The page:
Firefighters 19% more likely to suffer from hearing loss

A firefighter coat rack

Greater risks

Hearing loss becomes significant in our 50s, but studies show we don’t want to admit it. 

It affects 3.6 million Australians – a figure that’s set to double by 2060

Between 50-59, men with hearing issues spikes to four times the rate, while numbers double for women (from the previous decade).

According to an American study, 34% of police officers were found to have hearing loss, compared to 15% for the general public.

Whether it’s rushing into burning buildings or controlling a large, unruly crowd, emergency workers put their lives (and hearing) on the line, every day.

An overlooked danger of the job

Instances or prolonged exposure to extreme noise can lead to sensorineural hearing loss.

Noise-Induced Hearing Loss (NIHL) is mostly attributed to occupational-related noise. Emergency services roles, for example.

Two other causes of hearing loss that are directly related to emergency work include drug use and physical trauma.

Hearing loss can occur as a result of injuries to the ear itself or to the brain.

If a police officer or emergency worker is involved in an altercation, breaking up a fight or handling someone who is under the influence, there’s a greater risk of physical injuries.

Further to this, the psychological impact of the daily exposure to trauma, death and interactions with law-breaking citizens can lead officers to ‘self-medicate’ through drugs and alcohol.

Firefighters, cover your ears

Ongoing interactions with sounds above 85 decibels are dangerous to ears.

Yet, this an every-day occurrence in the life of an emergency worker.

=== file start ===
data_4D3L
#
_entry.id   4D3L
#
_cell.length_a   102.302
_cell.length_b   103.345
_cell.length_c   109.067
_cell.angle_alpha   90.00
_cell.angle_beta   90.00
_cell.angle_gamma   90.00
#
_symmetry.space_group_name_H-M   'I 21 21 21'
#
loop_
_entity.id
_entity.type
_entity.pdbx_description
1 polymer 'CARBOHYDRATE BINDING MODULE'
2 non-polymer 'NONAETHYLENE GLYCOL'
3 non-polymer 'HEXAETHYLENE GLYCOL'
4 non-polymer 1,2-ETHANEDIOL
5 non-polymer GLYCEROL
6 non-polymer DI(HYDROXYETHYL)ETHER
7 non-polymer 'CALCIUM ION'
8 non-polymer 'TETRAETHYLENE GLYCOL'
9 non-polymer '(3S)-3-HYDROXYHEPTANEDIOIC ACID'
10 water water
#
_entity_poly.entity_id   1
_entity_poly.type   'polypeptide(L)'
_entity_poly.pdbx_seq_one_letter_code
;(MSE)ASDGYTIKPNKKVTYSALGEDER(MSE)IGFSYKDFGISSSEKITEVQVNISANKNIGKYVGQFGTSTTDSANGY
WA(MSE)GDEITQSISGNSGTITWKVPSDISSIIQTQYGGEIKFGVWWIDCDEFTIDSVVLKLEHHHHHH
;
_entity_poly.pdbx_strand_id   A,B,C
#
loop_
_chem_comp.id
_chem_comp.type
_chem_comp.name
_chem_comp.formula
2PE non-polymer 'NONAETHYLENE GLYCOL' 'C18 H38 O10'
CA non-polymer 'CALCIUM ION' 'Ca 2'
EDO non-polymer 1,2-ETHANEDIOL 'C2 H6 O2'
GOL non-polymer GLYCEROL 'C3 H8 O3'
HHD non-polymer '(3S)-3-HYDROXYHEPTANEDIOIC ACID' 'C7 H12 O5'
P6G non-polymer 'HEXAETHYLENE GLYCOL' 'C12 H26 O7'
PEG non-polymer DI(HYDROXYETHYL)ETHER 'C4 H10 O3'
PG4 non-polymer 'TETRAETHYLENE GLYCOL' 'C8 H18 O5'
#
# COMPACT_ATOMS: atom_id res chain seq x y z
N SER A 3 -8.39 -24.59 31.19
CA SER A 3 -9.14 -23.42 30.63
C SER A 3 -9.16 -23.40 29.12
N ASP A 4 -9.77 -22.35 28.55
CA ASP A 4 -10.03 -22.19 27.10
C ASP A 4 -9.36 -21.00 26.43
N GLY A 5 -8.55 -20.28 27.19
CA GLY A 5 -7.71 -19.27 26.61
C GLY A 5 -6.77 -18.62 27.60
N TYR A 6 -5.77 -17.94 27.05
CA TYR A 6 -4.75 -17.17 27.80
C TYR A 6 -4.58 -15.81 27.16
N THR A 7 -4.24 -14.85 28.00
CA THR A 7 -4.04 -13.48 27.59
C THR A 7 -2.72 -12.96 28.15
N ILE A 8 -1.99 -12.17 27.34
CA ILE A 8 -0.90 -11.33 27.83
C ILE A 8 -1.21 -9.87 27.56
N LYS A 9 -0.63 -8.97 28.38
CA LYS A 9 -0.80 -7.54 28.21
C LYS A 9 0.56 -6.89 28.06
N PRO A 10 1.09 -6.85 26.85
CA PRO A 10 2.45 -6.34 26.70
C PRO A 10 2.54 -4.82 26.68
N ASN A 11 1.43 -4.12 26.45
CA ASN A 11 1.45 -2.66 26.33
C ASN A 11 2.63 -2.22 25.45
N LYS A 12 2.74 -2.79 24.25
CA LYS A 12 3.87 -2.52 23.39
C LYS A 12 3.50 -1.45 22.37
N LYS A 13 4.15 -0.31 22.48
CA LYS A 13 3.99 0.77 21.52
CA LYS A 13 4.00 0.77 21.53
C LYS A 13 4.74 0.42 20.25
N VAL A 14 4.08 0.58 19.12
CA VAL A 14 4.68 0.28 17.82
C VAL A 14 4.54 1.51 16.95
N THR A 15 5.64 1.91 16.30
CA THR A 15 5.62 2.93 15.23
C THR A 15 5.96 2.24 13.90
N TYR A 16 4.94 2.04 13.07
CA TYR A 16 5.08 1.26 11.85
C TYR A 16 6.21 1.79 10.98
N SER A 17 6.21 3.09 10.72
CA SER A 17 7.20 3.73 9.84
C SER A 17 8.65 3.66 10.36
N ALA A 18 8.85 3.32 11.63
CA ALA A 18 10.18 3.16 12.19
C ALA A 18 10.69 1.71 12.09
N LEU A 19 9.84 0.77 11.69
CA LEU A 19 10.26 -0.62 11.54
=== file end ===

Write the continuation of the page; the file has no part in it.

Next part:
Facing sirens, radios, equipment to access buildings, loud crowds, screaming people and gunfire, hearing ability is crucial for emergency support, where visibility is compromised.

Given the high probability that emergency workers will experience dangerous levels of noise, every time they work, it’s important for staff to be proactive about ear health.

Hearing loss is cumulative, worsening over time.

While it’s not possible to prevent loud emergency situations, first responders can focus on minimising the effects of constant exposure to obtrusive sound.

Private health can help

Emergency Services Health members have access to speech therapy and implantation of hearing devices (subject to waiting periods and other conditions).

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What you can do

There are a range of thing you can do to help avoid damage to your ears, including;

  • Always use ear plugs where possible
  • Embrace silence and relaxation techniques at home
  • Avoid medications that may be harmful to the ears
  • Get your hearing tested yearly

 

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